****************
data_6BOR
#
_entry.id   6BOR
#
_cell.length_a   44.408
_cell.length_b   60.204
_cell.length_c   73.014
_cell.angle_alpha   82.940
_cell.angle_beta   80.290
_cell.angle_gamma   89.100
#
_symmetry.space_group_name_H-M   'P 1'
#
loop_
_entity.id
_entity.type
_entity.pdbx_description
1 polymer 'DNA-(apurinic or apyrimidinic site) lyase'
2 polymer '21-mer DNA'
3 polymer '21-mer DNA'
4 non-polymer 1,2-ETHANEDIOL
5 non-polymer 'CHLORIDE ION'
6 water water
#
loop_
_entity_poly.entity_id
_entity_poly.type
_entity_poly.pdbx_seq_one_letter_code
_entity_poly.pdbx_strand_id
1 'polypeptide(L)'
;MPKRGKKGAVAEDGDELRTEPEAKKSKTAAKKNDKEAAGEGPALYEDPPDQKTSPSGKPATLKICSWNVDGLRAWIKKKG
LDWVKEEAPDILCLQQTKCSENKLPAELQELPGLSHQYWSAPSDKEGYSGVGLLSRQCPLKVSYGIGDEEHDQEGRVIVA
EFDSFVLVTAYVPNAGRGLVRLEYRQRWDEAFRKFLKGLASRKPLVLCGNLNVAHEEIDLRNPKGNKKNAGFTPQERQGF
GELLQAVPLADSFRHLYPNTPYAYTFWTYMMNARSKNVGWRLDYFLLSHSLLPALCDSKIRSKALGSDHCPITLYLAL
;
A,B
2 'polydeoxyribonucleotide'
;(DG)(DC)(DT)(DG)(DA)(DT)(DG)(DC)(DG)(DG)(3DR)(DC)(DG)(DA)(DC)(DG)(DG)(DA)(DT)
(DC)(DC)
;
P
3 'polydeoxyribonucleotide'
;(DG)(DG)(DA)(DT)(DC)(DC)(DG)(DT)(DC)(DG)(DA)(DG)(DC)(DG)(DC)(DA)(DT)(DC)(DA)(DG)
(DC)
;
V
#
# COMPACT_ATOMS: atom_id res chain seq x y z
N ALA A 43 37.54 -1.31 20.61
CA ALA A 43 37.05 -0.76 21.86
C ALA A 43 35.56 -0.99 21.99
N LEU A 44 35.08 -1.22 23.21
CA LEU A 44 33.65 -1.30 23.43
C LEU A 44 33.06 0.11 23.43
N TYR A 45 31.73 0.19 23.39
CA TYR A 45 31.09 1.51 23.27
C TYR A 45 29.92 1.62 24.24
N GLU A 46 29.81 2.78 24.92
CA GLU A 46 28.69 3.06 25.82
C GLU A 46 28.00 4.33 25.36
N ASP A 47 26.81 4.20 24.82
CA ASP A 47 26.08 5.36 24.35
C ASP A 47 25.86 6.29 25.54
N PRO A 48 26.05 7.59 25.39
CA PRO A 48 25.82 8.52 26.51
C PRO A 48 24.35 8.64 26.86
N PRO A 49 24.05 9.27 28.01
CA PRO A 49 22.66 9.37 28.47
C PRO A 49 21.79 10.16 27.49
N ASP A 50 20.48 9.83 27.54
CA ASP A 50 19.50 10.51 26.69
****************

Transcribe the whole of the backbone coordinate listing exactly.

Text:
data_6BOR
#
_entry.id   6BOR
#
_cell.length_a   44.408
_cell.length_b   60.204
_cell.length_c   73.014
_cell.angle_alpha   82.940
_cell.angle_beta   80.290
_cell.angle_gamma   89.100
#
_symmetry.space_group_name_H-M   'P 1'
#
loop_
_entity.id
_entity.type
_entity.pdbx_description
1 polymer 'DNA-(apurinic or apyrimidinic site) lyase'
2 polymer '21-mer DNA'
3 polymer '21-mer DNA'
4 non-polymer 1,2-ETHANEDIOL
5 non-polymer 'CHLORIDE ION'
6 water water
#
loop_
_entity_poly.entity_id
_entity_poly.type
_entity_poly.pdbx_seq_one_letter_code
_entity_poly.pdbx_strand_id
1 'polypeptide(L)'
;MPKRGKKGAVAEDGDELRTEPEAKKSKTAAKKNDKEAAGEGPALYEDPPDQKTSPSGKPATLKICSWNVDGLRAWIKKKG
LDWVKEEAPDILCLQQTKCSENKLPAELQELPGLSHQYWSAPSDKEGYSGVGLLSRQCPLKVSYGIGDEEHDQEGRVIVA
EFDSFVLVTAYVPNAGRGLVRLEYRQRWDEAFRKFLKGLASRKPLVLCGNLNVAHEEIDLRNPKGNKKNAGFTPQERQGF
GELLQAVPLADSFRHLYPNTPYAYTFWTYMMNARSKNVGWRLDYFLLSHSLLPALCDSKIRSKALGSDHCPITLYLAL
;
A,B
2 'polydeoxyribonucleotide'
;(DG)(DC)(DT)(DG)(DA)(DT)(DG)(DC)(DG)(DG)(3DR)(DC)(DG)(DA)(DC)(DG)(DG)(DA)(DT)
(DC)(DC)
;
P
3 'polydeoxyribonucleotide'
;(DG)(DG)(DA)(DT)(DC)(DC)(DG)(DT)(DC)(DG)(DA)(DG)(DC)(DG)(DC)(DA)(DT)(DC)(DA)(DG)
(DC)
;
V
#
# COMPACT_ATOMS: atom_id res chain seq x y z
N ALA A 43 37.54 -1.31 20.61
CA ALA A 43 37.05 -0.76 21.86
C ALA A 43 35.56 -0.99 21.99
N LEU A 44 35.08 -1.22 23.21
CA LEU A 44 33.65 -1.30 23.43
C LEU A 44 33.06 0.11 23.43
N TYR A 45 31.73 0.19 23.39
CA TYR A 45 31.09 1.51 23.27
C TYR A 45 29.92 1.62 24.24
N GLU A 46 29.81 2.78 24.92
CA GLU A 46 28.69 3.06 25.82
C GLU A 46 28.00 4.33 25.36
N ASP A 47 26.81 4.20 24.82
CA ASP A 47 26.08 5.36 24.35
C ASP A 47 25.86 6.29 25.54
N PRO A 48 26.05 7.59 25.39
CA PRO A 48 25.82 8.52 26.51
C PRO A 48 24.35 8.64 26.86
N PRO A 49 24.05 9.27 28.01
CA PRO A 49 22.66 9.37 28.47
C PRO A 49 21.79 10.16 27.49
N ASP A 50 20.48 9.83 27.54
CA ASP A 50 19.50 10.51 26.69